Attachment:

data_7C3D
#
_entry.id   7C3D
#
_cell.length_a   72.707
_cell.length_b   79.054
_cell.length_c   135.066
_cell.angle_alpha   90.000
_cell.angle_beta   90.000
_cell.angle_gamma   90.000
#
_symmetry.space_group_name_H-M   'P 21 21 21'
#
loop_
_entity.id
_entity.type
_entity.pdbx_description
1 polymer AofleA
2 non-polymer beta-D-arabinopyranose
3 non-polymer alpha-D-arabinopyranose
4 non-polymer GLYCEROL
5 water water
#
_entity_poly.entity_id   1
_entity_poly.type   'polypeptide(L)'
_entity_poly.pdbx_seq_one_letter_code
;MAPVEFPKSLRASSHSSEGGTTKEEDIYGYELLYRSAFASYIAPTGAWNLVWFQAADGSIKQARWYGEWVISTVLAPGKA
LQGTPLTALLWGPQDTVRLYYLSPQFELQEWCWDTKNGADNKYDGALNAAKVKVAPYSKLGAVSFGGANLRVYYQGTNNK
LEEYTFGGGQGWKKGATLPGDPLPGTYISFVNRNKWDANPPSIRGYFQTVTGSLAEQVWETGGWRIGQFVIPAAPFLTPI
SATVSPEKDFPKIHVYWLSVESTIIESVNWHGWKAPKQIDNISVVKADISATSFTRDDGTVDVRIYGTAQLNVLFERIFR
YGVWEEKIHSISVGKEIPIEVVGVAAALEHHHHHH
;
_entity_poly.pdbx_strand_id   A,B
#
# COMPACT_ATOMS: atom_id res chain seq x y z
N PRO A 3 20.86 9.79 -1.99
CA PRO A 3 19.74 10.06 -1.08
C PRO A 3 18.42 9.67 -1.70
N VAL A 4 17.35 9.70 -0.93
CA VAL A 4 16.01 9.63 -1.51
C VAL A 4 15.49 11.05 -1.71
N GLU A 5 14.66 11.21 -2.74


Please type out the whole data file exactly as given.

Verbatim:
data_7C3D
#
_entry.id   7C3D
#
_cell.length_a   72.707
_cell.length_b   79.054
_cell.length_c   135.066
_cell.angle_alpha   90.000
_cell.angle_beta   90.000
_cell.angle_gamma   90.000
#
_symmetry.space_group_name_H-M   'P 21 21 21'
#
loop_
_entity.id
_entity.type
_entity.pdbx_description
1 polymer AofleA
2 non-polymer beta-D-arabinopyranose
3 non-polymer alpha-D-arabinopyranose
4 non-polymer GLYCEROL
5 water water
#
_entity_poly.entity_id   1
_entity_poly.type   'polypeptide(L)'
_entity_poly.pdbx_seq_one_letter_code
;MAPVEFPKSLRASSHSSEGGTTKEEDIYGYELLYRSAFASYIAPTGAWNLVWFQAADGSIKQARWYGEWVISTVLAPGKA
LQGTPLTALLWGPQDTVRLYYLSPQFELQEWCWDTKNGADNKYDGALNAAKVKVAPYSKLGAVSFGGANLRVYYQGTNNK
LEEYTFGGGQGWKKGATLPGDPLPGTYISFVNRNKWDANPPSIRGYFQTVTGSLAEQVWETGGWRIGQFVIPAAPFLTPI
SATVSPEKDFPKIHVYWLSVESTIIESVNWHGWKAPKQIDNISVVKADISATSFTRDDGTVDVRIYGTAQLNVLFERIFR
YGVWEEKIHSISVGKEIPIEVVGVAAALEHHHHHH
;
_entity_poly.pdbx_strand_id   A,B
#
# COMPACT_ATOMS: atom_id res chain seq x y z
N PRO A 3 20.86 9.79 -1.99
CA PRO A 3 19.74 10.06 -1.08
C PRO A 3 18.42 9.67 -1.70
N VAL A 4 17.35 9.70 -0.93
CA VAL A 4 16.01 9.63 -1.51
C VAL A 4 15.49 11.05 -1.71
N GLU A 5 14.66 11.21 -2.74